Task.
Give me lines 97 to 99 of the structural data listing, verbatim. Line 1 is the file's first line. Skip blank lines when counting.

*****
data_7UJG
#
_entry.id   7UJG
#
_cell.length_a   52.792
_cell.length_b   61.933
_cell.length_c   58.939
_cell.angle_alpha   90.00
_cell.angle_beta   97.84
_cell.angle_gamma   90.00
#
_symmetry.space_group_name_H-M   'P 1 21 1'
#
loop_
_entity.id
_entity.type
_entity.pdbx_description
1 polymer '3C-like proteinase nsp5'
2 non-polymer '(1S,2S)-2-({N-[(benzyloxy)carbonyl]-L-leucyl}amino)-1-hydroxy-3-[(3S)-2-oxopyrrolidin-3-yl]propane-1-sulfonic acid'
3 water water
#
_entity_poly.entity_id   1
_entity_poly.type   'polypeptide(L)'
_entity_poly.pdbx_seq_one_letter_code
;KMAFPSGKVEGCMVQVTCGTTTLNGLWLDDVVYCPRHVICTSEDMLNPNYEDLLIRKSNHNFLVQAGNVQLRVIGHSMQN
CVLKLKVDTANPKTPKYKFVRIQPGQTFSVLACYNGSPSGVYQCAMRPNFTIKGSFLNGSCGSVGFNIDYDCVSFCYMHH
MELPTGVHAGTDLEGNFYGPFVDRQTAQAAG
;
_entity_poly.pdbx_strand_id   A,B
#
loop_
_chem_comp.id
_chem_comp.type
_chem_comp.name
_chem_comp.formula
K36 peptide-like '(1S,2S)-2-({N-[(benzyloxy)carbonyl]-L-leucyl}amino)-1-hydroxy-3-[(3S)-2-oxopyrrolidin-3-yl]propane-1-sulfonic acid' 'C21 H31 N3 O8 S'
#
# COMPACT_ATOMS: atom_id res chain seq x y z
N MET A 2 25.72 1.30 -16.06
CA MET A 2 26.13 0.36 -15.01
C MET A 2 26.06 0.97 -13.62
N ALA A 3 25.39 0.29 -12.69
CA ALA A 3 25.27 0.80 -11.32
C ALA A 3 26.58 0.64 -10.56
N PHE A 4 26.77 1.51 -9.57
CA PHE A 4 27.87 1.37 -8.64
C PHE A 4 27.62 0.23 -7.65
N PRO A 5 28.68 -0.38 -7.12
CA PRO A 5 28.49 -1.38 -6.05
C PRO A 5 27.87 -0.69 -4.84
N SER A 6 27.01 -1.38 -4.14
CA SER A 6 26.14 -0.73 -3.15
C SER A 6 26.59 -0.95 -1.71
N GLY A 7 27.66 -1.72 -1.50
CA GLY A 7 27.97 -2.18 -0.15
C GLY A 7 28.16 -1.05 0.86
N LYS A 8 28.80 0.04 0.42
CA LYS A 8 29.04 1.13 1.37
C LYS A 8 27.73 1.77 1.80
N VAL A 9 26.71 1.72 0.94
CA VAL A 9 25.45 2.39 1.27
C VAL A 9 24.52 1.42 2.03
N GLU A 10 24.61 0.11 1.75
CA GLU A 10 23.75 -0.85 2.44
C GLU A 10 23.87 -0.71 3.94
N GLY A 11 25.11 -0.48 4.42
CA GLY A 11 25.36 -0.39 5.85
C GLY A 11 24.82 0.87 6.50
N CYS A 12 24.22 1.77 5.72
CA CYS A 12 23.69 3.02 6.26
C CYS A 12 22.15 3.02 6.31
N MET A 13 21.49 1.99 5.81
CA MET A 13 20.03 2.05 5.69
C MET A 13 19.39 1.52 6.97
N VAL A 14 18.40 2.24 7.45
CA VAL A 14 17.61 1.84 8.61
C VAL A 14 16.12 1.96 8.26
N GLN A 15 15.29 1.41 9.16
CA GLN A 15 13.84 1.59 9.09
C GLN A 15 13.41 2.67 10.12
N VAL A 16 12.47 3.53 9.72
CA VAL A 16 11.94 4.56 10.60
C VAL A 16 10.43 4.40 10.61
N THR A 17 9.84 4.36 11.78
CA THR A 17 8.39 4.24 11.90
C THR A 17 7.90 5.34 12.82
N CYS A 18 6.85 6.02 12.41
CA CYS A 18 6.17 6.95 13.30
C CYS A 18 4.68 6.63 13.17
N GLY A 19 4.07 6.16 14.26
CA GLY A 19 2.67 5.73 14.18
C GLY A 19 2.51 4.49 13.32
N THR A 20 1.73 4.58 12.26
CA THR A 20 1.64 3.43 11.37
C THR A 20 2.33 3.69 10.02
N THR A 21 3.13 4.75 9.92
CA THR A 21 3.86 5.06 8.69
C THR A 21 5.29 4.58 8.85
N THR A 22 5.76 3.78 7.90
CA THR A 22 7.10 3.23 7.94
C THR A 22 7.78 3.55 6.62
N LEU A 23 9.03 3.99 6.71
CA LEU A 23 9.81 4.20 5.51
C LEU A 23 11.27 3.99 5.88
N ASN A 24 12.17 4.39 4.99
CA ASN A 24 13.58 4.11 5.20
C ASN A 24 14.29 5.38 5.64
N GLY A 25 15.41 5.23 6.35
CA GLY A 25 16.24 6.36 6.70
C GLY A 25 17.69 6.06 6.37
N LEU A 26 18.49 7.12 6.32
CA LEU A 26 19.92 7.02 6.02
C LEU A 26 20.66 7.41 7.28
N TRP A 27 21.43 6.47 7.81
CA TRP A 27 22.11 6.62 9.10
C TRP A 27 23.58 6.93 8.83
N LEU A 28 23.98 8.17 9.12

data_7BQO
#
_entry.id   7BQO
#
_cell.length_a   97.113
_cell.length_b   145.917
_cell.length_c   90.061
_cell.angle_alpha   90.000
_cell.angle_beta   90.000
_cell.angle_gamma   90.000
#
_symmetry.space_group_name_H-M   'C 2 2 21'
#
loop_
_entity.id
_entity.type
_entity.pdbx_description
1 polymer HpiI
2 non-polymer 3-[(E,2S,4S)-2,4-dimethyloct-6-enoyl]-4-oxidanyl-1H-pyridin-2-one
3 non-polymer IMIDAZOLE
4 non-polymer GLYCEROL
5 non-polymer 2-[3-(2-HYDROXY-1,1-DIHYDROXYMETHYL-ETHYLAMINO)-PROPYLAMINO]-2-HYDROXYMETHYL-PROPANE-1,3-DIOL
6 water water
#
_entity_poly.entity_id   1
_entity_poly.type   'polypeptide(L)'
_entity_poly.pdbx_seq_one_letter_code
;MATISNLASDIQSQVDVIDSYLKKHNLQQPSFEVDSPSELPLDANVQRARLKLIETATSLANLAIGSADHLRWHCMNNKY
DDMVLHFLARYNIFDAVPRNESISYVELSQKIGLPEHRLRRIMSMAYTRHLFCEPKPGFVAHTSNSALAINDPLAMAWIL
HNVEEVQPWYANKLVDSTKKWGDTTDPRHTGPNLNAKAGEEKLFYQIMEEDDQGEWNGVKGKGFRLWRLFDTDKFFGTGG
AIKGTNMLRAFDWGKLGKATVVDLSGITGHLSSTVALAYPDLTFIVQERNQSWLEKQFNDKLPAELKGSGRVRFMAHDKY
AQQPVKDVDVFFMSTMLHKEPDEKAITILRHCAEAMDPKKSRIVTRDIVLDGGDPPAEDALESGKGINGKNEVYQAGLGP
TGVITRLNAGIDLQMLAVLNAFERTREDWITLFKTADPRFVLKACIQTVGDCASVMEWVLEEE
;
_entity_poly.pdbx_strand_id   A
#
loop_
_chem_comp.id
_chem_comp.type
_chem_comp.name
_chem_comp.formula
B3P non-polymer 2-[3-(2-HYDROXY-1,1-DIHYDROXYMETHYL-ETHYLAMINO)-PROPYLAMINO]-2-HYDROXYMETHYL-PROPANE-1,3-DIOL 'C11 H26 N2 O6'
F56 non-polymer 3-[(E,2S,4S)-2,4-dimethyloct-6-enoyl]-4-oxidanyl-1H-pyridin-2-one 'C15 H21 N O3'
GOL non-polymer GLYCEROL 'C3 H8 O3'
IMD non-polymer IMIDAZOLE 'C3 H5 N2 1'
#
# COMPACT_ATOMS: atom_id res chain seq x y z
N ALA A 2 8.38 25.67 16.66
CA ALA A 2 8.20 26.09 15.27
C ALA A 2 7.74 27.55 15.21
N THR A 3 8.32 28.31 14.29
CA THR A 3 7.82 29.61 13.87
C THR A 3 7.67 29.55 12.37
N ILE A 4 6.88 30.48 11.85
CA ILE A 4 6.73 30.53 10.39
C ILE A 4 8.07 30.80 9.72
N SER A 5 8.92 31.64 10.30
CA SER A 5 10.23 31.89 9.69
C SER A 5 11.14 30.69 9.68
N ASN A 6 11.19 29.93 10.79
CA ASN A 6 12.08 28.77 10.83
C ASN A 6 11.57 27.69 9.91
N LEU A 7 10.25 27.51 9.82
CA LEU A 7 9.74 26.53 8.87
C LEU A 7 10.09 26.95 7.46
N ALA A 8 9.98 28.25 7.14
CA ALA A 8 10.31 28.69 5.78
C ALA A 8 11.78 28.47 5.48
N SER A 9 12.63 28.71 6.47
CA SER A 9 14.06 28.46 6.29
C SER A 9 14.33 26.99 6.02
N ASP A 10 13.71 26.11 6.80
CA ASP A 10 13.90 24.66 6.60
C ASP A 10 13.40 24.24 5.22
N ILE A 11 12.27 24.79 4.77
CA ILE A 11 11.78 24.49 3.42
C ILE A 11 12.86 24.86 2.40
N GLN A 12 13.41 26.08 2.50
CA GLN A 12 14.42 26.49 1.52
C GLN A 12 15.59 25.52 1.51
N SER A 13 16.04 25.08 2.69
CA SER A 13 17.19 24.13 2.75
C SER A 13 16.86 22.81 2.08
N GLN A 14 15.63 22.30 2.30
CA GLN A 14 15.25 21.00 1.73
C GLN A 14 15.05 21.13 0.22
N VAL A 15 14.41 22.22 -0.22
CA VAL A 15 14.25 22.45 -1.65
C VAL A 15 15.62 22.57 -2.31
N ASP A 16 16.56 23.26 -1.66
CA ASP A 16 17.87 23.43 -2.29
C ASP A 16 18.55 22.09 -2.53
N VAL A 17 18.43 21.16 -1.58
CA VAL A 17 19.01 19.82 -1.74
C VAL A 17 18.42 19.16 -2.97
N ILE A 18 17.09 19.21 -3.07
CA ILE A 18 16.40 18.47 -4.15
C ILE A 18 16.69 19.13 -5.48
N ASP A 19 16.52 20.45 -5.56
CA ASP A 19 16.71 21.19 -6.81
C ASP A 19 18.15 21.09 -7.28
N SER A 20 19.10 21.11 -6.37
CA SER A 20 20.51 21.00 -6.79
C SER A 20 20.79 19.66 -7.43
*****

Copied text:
CA THR A 21 3.86 5.06 8.69
C THR A 21 5.29 4.58 8.85
N THR A 22 5.76 3.78 7.90